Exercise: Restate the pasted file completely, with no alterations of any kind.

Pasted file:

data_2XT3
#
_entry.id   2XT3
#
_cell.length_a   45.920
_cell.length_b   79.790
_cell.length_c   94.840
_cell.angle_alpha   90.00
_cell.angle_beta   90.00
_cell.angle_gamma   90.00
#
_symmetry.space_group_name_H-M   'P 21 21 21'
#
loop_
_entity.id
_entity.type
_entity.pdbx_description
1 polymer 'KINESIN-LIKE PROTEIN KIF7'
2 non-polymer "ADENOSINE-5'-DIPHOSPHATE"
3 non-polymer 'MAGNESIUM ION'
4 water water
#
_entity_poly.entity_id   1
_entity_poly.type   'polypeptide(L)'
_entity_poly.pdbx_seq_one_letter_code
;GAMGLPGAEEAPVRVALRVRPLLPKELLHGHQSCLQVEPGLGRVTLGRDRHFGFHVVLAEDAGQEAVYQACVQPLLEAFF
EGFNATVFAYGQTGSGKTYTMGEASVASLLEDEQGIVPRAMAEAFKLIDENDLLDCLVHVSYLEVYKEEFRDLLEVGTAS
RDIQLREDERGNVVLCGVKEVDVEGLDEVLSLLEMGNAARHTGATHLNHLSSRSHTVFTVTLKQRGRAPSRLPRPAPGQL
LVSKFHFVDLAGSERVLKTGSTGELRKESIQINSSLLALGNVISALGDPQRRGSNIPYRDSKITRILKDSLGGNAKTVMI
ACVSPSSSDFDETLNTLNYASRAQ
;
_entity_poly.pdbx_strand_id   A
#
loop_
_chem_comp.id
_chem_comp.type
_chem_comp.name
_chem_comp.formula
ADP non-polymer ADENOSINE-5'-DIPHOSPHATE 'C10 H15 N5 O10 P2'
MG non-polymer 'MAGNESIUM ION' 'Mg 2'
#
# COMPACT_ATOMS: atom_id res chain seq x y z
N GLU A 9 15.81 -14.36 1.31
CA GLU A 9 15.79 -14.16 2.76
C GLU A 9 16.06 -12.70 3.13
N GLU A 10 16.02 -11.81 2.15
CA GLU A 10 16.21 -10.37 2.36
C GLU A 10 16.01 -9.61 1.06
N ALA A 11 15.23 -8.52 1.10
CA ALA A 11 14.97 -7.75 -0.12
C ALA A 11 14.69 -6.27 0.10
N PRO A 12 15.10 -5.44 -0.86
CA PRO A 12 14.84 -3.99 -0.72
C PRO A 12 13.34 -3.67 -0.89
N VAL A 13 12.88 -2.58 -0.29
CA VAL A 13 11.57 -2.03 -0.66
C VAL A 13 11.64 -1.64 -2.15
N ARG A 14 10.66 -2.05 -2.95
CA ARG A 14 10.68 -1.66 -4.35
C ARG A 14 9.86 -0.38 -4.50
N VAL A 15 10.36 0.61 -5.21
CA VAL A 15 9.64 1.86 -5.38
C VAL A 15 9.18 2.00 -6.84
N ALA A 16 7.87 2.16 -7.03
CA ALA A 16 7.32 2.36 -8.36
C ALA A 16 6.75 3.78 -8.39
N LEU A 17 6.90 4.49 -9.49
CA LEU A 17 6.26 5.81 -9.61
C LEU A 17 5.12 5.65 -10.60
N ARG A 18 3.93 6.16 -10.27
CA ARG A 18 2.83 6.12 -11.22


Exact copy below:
data_2XT3
#
_entry.id   2XT3
#
_cell.length_a   45.920
_cell.length_b   79.790
_cell.length_c   94.840
_cell.angle_alpha   90.00
_cell.angle_beta   90.00
_cell.angle_gamma   90.00
#
_symmetry.space_group_name_H-M   'P 21 21 21'
#
loop_
_entity.id
_entity.type
_entity.pdbx_description
1 polymer 'KINESIN-LIKE PROTEIN KIF7'
2 non-polymer "ADENOSINE-5'-DIPHOSPHATE"
3 non-polymer 'MAGNESIUM ION'
4 water water
#
_entity_poly.entity_id   1
_entity_poly.type   'polypeptide(L)'
_entity_poly.pdbx_seq_one_letter_code
;GAMGLPGAEEAPVRVALRVRPLLPKELLHGHQSCLQVEPGLGRVTLGRDRHFGFHVVLAEDAGQEAVYQACVQPLLEAFF
EGFNATVFAYGQTGSGKTYTMGEASVASLLEDEQGIVPRAMAEAFKLIDENDLLDCLVHVSYLEVYKEEFRDLLEVGTAS
RDIQLREDERGNVVLCGVKEVDVEGLDEVLSLLEMGNAARHTGATHLNHLSSRSHTVFTVTLKQRGRAPSRLPRPAPGQL
LVSKFHFVDLAGSERVLKTGSTGELRKESIQINSSLLALGNVISALGDPQRRGSNIPYRDSKITRILKDSLGGNAKTVMI
ACVSPSSSDFDETLNTLNYASRAQ
;
_entity_poly.pdbx_strand_id   A
#
loop_
_chem_comp.id
_chem_comp.type
_chem_comp.name
_chem_comp.formula
ADP non-polymer ADENOSINE-5'-DIPHOSPHATE 'C10 H15 N5 O10 P2'
MG non-polymer 'MAGNESIUM ION' 'Mg 2'
#
# COMPACT_ATOMS: atom_id res chain seq x y z
N GLU A 9 15.81 -14.36 1.31
CA GLU A 9 15.79 -14.16 2.76
C GLU A 9 16.06 -12.70 3.13
N GLU A 10 16.02 -11.81 2.15
CA GLU A 10 16.21 -10.37 2.36
C GLU A 10 16.01 -9.61 1.06
N ALA A 11 15.23 -8.52 1.10
CA ALA A 11 14.97 -7.75 -0.12
C ALA A 11 14.69 -6.27 0.10
N PRO A 12 15.10 -5.44 -0.86
CA PRO A 12 14.84 -3.99 -0.72
C PRO A 12 13.34 -3.67 -0.89
N VAL A 13 12.88 -2.58 -0.29
CA VAL A 13 11.57 -2.03 -0.66
C VAL A 13 11.64 -1.64 -2.15
N ARG A 14 10.66 -2.05 -2.95
CA ARG A 14 10.68 -1.66 -4.35
C ARG A 14 9.86 -0.38 -4.50
N VAL A 15 10.36 0.61 -5.21
CA VAL A 15 9.64 1.86 -5.38
C VAL A 15 9.18 2.00 -6.84
N ALA A 16 7.87 2.16 -7.03
CA ALA A 16 7.32 2.36 -8.36
C ALA A 16 6.75 3.78 -8.39
N LEU A 17 6.90 4.49 -9.49
CA LEU A 17 6.26 5.81 -9.61
C LEU A 17 5.12 5.65 -10.60
N ARG A 18 3.93 6.16 -10.27
CA ARG A 18 2.83 6.12 -11.22